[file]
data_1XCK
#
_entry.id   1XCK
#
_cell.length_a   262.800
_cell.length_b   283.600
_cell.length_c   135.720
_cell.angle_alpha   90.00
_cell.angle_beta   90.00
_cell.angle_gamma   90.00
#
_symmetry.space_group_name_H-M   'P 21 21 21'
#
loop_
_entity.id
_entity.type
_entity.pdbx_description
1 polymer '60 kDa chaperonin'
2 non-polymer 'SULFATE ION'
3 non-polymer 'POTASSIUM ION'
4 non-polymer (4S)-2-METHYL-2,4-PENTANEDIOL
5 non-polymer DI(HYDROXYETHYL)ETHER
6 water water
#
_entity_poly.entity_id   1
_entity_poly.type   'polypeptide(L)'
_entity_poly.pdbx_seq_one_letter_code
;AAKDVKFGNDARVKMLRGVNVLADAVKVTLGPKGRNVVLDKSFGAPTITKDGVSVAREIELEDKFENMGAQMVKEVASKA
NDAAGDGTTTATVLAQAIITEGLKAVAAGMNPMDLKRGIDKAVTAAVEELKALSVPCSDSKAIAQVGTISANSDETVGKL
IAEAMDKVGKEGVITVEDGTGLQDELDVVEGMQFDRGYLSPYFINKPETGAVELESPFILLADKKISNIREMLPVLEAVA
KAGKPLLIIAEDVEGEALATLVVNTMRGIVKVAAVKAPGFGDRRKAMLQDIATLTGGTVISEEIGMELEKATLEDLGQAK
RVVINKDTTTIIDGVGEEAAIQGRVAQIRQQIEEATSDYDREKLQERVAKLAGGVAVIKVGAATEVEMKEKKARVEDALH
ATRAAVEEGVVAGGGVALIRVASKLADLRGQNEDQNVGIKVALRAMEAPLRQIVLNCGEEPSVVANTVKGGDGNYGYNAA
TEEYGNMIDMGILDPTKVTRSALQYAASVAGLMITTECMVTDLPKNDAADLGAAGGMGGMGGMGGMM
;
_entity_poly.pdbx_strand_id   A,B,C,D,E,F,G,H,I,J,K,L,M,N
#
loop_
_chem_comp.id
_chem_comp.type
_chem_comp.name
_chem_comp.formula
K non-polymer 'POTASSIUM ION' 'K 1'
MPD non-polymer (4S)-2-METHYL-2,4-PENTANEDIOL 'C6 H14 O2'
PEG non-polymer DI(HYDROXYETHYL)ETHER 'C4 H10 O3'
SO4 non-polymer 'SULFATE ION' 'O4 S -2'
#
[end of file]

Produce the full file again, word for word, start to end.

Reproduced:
data_1XCK
#
_entry.id   1XCK
#
_cell.length_a   262.800
_cell.length_b   283.600
_cell.length_c   135.720
_cell.angle_alpha   90.00
_cell.angle_beta   90.00
_cell.angle_gamma   90.00
#
_symmetry.space_group_name_H-M   'P 21 21 21'
#
loop_
_entity.id
_entity.type
_entity.pdbx_description
1 polymer '60 kDa chaperonin'
2 non-polymer 'SULFATE ION'
3 non-polymer 'POTASSIUM ION'
4 non-polymer (4S)-2-METHYL-2,4-PENTANEDIOL
5 non-polymer DI(HYDROXYETHYL)ETHER
6 water water
#
_entity_poly.entity_id   1
_entity_poly.type   'polypeptide(L)'
_entity_poly.pdbx_seq_one_letter_code
;AAKDVKFGNDARVKMLRGVNVLADAVKVTLGPKGRNVVLDKSFGAPTITKDGVSVAREIELEDKFENMGAQMVKEVASKA
NDAAGDGTTTATVLAQAIITEGLKAVAAGMNPMDLKRGIDKAVTAAVEELKALSVPCSDSKAIAQVGTISANSDETVGKL
IAEAMDKVGKEGVITVEDGTGLQDELDVVEGMQFDRGYLSPYFINKPETGAVELESPFILLADKKISNIREMLPVLEAVA
KAGKPLLIIAEDVEGEALATLVVNTMRGIVKVAAVKAPGFGDRRKAMLQDIATLTGGTVISEEIGMELEKATLEDLGQAK
RVVINKDTTTIIDGVGEEAAIQGRVAQIRQQIEEATSDYDREKLQERVAKLAGGVAVIKVGAATEVEMKEKKARVEDALH
ATRAAVEEGVVAGGGVALIRVASKLADLRGQNEDQNVGIKVALRAMEAPLRQIVLNCGEEPSVVANTVKGGDGNYGYNAA
TEEYGNMIDMGILDPTKVTRSALQYAASVAGLMITTECMVTDLPKNDAADLGAAGGMGGMGGMGGMM
;
_entity_poly.pdbx_strand_id   A,B,C,D,E,F,G,H,I,J,K,L,M,N
#
loop_
_chem_comp.id
_chem_comp.type
_chem_comp.name
_chem_comp.formula
K non-polymer 'POTASSIUM ION' 'K 1'
MPD non-polymer (4S)-2-METHYL-2,4-PENTANEDIOL 'C6 H14 O2'
PEG non-polymer DI(HYDROXYETHYL)ETHER 'C4 H10 O3'
SO4 non-polymer 'SULFATE ION' 'O4 S -2'
#